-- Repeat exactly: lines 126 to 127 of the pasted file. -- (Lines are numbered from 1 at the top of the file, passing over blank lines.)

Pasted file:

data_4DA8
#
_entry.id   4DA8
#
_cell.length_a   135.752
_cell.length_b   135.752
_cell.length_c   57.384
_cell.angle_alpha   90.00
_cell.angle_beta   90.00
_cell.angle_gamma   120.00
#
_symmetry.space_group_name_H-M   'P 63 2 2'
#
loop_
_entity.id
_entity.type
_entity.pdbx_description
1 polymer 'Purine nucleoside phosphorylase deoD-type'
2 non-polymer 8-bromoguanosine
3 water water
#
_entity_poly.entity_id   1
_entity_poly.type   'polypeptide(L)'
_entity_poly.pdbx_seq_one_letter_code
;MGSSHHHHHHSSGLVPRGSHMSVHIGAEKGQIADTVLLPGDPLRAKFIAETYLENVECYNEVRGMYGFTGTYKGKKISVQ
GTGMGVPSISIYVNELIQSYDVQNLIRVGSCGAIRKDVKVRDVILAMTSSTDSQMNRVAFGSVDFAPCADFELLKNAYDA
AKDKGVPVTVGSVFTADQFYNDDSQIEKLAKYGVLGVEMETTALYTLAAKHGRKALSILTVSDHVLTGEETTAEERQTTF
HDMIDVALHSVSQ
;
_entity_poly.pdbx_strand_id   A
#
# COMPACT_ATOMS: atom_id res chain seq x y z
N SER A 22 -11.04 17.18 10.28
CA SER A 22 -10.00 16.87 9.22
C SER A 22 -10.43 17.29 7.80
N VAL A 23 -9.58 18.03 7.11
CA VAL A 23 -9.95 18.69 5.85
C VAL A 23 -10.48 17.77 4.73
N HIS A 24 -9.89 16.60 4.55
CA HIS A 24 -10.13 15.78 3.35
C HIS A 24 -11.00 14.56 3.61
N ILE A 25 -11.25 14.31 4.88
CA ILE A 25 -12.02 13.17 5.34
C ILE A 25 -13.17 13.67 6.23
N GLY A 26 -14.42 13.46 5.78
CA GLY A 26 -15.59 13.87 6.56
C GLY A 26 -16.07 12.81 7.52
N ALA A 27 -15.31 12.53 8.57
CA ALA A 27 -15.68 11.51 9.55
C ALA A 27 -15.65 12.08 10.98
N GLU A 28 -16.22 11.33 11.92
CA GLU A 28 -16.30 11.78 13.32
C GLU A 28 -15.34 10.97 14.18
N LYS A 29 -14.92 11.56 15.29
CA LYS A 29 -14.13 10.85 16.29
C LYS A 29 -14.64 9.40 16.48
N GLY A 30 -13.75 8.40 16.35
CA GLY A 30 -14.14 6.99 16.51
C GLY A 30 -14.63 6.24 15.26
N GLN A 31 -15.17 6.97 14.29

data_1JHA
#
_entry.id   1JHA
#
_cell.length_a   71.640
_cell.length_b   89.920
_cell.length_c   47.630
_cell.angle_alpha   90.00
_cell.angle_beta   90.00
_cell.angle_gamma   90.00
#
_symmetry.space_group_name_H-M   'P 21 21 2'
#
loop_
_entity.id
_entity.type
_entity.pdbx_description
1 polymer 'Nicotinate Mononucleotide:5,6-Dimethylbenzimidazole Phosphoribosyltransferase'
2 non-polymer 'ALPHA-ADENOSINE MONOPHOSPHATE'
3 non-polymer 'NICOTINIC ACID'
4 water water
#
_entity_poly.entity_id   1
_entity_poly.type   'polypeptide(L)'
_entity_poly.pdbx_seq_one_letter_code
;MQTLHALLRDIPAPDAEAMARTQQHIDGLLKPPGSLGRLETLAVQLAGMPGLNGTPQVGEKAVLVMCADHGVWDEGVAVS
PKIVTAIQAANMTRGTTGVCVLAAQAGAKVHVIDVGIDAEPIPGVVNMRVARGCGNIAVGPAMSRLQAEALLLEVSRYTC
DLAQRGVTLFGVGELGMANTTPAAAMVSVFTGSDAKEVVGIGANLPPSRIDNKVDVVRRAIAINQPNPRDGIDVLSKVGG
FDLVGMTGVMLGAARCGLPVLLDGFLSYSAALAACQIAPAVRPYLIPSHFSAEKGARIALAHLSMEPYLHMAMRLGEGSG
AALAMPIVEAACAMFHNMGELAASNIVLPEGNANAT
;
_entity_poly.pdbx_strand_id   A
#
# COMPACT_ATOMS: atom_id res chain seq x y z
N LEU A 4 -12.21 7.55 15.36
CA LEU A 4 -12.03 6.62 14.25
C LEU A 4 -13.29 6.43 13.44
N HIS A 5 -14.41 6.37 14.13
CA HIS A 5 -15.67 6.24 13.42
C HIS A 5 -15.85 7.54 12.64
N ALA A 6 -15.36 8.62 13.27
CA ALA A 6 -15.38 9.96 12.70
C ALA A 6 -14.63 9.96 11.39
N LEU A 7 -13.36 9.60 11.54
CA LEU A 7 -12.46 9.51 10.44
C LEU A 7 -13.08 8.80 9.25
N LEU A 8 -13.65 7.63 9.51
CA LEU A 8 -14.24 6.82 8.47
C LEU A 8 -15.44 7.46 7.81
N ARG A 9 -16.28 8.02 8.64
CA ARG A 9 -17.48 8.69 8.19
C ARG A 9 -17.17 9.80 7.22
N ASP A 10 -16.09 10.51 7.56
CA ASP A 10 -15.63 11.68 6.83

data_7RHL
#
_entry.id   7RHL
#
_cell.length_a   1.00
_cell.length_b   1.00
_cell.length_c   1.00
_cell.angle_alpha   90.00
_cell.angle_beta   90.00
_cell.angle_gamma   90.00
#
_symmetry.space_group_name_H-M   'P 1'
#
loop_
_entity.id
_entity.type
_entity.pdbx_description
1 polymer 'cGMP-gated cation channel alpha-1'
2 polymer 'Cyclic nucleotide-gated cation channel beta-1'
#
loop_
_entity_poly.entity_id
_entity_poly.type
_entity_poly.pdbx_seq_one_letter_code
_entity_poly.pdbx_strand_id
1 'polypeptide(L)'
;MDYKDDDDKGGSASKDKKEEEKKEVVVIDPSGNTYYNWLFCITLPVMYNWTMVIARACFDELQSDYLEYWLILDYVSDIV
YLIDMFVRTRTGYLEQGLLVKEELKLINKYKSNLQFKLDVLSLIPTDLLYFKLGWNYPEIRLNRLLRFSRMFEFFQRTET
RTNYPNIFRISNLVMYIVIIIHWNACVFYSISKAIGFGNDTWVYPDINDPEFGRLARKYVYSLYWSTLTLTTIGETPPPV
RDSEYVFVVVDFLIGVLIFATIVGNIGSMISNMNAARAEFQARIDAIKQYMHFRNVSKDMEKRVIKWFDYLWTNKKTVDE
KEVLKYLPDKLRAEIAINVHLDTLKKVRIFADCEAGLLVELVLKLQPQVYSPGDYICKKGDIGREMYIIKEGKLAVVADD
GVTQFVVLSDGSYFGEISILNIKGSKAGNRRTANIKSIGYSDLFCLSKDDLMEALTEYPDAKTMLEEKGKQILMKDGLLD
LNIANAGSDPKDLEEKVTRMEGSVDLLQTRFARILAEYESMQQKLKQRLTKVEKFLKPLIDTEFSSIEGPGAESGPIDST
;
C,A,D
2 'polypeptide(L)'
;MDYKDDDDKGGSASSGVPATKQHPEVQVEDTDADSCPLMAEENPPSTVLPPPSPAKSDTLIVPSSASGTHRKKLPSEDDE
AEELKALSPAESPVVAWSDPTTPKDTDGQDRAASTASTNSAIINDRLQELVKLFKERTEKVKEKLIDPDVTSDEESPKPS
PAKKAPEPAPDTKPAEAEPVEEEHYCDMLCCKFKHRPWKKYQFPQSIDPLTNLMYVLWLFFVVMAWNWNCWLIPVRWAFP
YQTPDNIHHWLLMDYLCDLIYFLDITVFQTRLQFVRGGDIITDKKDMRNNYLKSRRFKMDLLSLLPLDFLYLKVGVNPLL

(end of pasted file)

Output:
_symmetry.space_group_name_H-M   'P 1'
#